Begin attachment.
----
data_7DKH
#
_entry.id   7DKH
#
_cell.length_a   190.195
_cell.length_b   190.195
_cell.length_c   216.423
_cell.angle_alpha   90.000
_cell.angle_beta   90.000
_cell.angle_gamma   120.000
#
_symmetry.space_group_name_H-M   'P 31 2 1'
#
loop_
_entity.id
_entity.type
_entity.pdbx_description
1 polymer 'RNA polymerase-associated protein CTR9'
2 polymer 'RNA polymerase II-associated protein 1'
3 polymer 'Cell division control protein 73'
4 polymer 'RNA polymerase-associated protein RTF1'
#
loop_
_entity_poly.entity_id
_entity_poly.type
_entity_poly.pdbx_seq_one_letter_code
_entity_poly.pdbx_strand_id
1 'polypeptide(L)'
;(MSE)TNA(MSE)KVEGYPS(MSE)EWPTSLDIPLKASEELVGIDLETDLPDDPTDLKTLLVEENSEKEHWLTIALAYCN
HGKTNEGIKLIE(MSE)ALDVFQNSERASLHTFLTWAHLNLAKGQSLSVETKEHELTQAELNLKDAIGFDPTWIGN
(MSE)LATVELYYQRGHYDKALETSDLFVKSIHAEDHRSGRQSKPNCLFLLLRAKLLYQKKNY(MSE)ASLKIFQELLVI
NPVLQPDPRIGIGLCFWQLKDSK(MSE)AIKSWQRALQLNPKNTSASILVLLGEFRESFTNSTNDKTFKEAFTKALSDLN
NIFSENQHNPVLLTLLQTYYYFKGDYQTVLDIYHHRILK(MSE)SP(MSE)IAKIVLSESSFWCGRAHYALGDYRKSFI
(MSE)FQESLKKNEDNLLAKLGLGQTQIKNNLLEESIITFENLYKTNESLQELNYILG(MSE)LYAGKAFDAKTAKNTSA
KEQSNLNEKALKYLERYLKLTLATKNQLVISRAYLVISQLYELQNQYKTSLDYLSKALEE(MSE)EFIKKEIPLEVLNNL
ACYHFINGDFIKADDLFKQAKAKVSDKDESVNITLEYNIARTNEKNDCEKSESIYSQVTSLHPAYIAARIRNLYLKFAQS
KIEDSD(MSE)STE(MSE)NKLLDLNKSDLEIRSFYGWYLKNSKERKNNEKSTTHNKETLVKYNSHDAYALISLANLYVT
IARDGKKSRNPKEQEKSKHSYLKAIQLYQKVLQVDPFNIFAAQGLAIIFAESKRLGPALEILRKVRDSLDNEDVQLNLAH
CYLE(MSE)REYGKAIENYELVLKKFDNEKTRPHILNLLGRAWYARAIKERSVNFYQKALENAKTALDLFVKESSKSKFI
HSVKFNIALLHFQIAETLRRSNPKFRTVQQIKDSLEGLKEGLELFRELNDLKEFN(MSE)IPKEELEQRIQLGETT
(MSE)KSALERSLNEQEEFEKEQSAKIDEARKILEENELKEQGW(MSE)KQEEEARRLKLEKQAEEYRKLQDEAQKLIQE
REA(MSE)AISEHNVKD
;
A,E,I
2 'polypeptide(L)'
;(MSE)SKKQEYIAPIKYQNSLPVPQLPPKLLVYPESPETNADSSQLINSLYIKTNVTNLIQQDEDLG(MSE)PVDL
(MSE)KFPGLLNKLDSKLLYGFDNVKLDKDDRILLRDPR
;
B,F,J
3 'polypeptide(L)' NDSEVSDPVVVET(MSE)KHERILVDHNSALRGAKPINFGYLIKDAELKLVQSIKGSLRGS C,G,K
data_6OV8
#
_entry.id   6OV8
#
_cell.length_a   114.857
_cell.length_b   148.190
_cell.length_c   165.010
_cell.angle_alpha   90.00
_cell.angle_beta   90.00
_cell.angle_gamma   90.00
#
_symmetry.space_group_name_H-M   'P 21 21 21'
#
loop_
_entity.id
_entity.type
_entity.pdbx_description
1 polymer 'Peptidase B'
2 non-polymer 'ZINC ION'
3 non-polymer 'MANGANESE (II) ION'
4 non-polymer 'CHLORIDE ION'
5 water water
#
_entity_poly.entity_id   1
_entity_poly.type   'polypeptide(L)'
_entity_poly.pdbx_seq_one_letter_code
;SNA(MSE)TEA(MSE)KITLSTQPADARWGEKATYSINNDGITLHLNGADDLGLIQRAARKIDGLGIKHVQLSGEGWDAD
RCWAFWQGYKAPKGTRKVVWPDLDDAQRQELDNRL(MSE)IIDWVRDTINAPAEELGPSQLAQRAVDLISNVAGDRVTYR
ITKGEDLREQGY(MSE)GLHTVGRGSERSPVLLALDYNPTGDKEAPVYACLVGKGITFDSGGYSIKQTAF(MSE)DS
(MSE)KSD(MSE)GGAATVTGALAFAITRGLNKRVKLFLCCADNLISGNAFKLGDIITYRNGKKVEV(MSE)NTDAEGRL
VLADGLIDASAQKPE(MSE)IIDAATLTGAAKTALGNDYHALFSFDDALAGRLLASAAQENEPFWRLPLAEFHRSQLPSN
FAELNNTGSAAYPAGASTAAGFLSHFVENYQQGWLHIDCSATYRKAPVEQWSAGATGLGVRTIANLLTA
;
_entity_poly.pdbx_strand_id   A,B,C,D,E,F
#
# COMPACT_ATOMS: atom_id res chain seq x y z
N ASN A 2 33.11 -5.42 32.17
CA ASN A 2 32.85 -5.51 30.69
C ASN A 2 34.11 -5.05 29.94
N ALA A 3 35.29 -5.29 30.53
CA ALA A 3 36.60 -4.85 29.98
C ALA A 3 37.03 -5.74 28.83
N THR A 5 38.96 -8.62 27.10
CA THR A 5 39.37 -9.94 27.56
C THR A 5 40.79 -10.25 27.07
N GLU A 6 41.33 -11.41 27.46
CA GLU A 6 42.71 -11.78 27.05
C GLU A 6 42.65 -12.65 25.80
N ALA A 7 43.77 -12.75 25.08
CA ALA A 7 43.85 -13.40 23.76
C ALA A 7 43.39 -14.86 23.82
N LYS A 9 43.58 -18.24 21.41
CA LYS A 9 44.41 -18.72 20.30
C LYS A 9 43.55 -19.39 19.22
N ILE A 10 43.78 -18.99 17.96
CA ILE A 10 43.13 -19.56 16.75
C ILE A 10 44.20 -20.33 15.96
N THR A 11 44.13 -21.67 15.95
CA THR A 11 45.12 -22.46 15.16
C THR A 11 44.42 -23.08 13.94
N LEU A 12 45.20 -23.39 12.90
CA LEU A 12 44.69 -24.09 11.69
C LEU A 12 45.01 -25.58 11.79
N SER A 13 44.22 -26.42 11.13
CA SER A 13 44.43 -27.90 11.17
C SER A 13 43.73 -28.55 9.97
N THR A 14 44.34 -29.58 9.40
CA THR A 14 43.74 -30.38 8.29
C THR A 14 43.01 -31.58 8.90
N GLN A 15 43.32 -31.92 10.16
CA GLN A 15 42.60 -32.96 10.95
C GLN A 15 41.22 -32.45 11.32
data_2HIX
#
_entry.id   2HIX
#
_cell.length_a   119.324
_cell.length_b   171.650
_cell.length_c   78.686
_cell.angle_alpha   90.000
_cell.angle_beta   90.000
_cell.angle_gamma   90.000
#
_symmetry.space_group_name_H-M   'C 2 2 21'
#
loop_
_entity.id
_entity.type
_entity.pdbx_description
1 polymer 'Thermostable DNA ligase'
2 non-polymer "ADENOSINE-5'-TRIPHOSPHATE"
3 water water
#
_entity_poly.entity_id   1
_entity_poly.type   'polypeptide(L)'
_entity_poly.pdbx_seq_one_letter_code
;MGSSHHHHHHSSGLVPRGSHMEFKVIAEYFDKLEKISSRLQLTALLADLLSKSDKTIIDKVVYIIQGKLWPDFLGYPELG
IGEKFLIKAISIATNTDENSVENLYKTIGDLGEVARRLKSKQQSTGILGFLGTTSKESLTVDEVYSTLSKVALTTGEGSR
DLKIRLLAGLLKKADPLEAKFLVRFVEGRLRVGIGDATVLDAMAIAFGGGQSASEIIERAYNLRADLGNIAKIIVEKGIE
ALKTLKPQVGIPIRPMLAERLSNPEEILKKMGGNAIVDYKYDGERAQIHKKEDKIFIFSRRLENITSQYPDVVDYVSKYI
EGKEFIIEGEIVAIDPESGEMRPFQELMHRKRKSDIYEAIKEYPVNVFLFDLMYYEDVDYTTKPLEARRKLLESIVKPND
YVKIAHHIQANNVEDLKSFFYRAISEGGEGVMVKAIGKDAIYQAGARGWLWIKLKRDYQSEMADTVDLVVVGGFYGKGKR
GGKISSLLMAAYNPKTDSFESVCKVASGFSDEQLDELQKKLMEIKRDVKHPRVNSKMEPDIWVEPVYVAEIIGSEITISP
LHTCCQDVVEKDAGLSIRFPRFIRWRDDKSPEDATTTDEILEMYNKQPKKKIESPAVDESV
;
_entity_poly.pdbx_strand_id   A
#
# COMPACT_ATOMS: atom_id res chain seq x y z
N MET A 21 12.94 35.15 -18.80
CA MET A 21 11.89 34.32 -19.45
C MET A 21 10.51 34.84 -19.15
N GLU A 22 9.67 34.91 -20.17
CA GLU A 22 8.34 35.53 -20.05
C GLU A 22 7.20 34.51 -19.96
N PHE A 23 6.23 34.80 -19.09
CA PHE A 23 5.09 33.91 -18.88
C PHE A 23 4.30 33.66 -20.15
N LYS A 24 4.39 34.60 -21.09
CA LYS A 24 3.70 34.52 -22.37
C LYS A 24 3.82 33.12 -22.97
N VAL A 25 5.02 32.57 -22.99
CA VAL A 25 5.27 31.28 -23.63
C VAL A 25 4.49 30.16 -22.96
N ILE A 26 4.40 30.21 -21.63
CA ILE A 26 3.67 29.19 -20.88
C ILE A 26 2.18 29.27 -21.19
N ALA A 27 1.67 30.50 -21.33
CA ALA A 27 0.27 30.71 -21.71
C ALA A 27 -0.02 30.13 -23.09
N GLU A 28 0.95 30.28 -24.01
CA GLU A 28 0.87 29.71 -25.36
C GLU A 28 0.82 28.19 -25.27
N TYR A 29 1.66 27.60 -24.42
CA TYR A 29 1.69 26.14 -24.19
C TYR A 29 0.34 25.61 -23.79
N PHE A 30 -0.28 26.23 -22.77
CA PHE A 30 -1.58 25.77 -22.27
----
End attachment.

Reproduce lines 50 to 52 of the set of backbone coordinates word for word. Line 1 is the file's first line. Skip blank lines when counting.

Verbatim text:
3 'polypeptide(L)' NDSEVSDPVVVET(MSE)KHERILVDHNSALRGAKPINFGYLIKDAELKLVQSIKGSLRGS C,G,K
data_6OV8
#